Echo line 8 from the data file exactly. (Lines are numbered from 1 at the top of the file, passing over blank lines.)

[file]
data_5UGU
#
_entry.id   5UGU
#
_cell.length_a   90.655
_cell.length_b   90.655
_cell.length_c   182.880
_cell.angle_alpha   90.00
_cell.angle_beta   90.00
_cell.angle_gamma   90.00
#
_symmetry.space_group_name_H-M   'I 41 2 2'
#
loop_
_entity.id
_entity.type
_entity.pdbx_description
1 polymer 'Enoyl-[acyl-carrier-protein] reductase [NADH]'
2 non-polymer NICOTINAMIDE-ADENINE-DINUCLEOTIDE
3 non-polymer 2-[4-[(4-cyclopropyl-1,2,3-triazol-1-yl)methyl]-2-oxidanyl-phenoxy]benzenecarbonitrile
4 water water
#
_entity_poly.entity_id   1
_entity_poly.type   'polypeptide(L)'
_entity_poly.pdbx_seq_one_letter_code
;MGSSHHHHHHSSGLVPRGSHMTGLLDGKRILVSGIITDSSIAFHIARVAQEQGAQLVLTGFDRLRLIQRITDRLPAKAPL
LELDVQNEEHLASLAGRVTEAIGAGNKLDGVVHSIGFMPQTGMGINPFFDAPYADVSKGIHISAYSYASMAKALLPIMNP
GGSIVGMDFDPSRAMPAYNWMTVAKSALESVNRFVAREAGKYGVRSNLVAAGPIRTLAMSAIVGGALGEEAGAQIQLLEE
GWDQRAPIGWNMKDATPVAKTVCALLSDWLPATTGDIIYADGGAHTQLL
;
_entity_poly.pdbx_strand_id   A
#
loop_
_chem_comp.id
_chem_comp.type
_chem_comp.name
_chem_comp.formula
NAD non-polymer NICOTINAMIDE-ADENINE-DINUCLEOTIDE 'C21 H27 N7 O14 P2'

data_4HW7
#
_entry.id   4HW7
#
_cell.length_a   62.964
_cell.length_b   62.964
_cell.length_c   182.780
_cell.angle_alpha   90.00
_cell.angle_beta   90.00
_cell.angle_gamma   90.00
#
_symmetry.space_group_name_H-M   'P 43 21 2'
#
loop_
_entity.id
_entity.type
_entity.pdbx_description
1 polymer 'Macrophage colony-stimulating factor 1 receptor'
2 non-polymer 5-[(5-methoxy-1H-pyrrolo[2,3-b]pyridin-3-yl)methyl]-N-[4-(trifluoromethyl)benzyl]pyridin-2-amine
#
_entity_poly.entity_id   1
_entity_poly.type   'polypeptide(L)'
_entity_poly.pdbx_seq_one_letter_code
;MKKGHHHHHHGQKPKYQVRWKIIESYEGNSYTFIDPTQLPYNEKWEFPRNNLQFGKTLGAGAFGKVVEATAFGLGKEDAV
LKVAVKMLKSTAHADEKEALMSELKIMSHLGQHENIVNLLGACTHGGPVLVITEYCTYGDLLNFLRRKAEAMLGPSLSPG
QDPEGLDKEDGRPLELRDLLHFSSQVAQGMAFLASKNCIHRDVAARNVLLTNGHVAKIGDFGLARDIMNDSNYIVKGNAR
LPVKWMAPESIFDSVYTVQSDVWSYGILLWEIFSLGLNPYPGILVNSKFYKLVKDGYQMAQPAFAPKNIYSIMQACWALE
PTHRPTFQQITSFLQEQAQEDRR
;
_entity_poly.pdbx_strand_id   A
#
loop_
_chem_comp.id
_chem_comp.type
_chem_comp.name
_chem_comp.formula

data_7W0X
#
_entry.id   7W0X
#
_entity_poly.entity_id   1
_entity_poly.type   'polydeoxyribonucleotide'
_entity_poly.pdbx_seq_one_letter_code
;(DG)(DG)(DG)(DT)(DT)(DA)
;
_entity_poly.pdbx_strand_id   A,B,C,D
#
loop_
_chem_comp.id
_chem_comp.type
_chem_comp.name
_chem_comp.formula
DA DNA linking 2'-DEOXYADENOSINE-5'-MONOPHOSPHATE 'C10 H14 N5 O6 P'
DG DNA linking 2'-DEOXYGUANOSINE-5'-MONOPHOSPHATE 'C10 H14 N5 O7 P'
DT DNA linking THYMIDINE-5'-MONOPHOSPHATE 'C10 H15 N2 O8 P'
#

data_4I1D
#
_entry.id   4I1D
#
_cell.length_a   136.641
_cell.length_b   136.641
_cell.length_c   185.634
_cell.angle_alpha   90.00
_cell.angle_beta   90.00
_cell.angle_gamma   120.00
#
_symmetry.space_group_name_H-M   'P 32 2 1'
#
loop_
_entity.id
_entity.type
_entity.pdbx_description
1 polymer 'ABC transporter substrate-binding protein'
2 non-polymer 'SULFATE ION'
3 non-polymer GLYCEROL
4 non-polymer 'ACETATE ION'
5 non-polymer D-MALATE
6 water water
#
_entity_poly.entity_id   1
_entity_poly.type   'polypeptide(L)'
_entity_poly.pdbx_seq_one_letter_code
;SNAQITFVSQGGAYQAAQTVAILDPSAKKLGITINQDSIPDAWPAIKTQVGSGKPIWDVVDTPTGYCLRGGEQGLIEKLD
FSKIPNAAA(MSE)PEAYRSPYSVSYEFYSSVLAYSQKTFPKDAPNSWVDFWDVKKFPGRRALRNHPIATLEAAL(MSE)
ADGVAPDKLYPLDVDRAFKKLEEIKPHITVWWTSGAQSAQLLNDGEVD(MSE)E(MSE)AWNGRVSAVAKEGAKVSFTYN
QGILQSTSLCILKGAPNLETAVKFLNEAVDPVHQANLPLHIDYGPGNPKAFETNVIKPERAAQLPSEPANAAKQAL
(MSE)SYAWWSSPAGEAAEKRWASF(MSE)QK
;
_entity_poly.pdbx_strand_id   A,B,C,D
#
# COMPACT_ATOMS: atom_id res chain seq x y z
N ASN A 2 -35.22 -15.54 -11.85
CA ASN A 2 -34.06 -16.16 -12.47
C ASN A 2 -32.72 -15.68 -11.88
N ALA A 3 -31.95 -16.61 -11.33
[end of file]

_cell.angle_alpha   90.00